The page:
Why hasn't Olympia Snowe pulled the trigger?
“Historically, ‘trigger’ mechanisms have not been successful, and they are not a substitute for a strong public health insurance option,” said Senator Jay Rockefeller in a statement released today. “A ‘trigger’ simply delays price competition, which in turn will delay affordability for consumers and moves us farther away from the goals of health care reform." It's perhaps no surprise that Rockefeller has apparently told the leadership that he won't vote for a trigger option if it comes to the floor.
One of the reasons I assumed Olympia Snowe's trigger proposal was dead was, well, it looked dead. It was just lying there, unmoving. There were no meetings between Snowe and Schumer, or Snowe and Rockefeller, to try and craft a stronger trigger that would be acceptable to more liberal members. There were no modified proposals coming out of Snowe's office, or statements from her spokespeople indicating a willingness to entertain changes. The White House kicked around some ideas internally, but none of them, so far as I or my sources know (or at least will confirm), ever saw the light of day, or even a dark room on the Hill.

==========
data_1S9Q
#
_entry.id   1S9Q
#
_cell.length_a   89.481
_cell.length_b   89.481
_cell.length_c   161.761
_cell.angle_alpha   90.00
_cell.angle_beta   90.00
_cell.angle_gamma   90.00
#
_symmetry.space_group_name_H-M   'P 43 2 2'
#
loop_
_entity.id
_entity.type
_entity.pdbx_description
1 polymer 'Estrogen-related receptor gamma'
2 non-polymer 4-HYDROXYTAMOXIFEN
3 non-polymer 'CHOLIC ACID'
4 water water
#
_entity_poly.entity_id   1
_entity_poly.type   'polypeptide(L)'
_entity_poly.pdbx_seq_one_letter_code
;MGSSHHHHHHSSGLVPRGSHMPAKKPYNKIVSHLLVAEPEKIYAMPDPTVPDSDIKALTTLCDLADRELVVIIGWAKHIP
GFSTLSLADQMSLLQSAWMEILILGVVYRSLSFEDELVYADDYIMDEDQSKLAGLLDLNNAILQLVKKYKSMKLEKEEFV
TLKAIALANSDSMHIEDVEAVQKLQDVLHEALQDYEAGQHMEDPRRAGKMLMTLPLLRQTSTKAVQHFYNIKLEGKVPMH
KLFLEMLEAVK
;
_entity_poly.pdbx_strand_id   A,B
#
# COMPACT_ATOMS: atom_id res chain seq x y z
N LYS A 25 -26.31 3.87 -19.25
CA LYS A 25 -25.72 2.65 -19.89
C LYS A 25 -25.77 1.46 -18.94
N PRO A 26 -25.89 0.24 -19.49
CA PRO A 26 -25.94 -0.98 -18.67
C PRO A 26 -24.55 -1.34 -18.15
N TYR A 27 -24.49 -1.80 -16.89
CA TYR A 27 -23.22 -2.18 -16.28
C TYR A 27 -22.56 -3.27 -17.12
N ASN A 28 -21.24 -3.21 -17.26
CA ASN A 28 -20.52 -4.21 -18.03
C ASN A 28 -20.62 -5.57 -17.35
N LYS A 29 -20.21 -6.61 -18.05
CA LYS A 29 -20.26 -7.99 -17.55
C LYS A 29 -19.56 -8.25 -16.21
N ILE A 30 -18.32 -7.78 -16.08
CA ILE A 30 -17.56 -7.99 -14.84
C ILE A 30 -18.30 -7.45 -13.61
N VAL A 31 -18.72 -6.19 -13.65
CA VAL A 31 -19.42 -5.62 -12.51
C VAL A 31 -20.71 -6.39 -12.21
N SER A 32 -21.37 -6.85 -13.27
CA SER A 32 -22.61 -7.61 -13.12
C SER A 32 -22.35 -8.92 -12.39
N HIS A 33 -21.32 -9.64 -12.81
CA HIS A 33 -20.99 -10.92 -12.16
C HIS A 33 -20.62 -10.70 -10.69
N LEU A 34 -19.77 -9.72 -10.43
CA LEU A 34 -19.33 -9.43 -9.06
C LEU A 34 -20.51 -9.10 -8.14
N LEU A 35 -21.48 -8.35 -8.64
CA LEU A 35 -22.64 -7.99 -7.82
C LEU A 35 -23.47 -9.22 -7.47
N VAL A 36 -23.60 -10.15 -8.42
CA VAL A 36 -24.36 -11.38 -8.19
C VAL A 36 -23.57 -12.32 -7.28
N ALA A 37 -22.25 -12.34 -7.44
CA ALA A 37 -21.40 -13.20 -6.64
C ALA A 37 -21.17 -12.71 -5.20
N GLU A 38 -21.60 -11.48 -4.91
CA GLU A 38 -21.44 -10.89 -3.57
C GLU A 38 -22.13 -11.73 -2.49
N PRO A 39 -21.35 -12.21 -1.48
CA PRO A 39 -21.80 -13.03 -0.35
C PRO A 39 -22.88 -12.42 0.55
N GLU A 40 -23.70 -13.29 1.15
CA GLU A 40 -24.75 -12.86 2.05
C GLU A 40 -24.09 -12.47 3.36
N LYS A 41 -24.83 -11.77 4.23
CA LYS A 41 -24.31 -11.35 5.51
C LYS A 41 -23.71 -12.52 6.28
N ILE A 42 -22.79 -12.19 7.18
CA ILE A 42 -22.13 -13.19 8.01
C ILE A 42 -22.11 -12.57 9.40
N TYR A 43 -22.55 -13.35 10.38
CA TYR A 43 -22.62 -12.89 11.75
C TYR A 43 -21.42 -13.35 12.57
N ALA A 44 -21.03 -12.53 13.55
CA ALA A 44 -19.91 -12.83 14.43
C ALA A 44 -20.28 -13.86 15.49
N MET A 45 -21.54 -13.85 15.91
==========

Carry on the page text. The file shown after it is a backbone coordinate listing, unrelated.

If the trigger is to have any chance, it's going to have to go through a process in which liberals get their hands on it and decide if there is any incarnation they could possibly like. You could have imagined that a month or two ago, but it's getting a bit late in the game. Now the trigger is vying with other mid-range proposals that liberals like better, ideas that largely emerged because the trigger never moved from being Snowe's personal compromise to an actual compromise, in which various factions had agreed to make certain concessions to one another.
Photo credit: Susan Walsh/AP.
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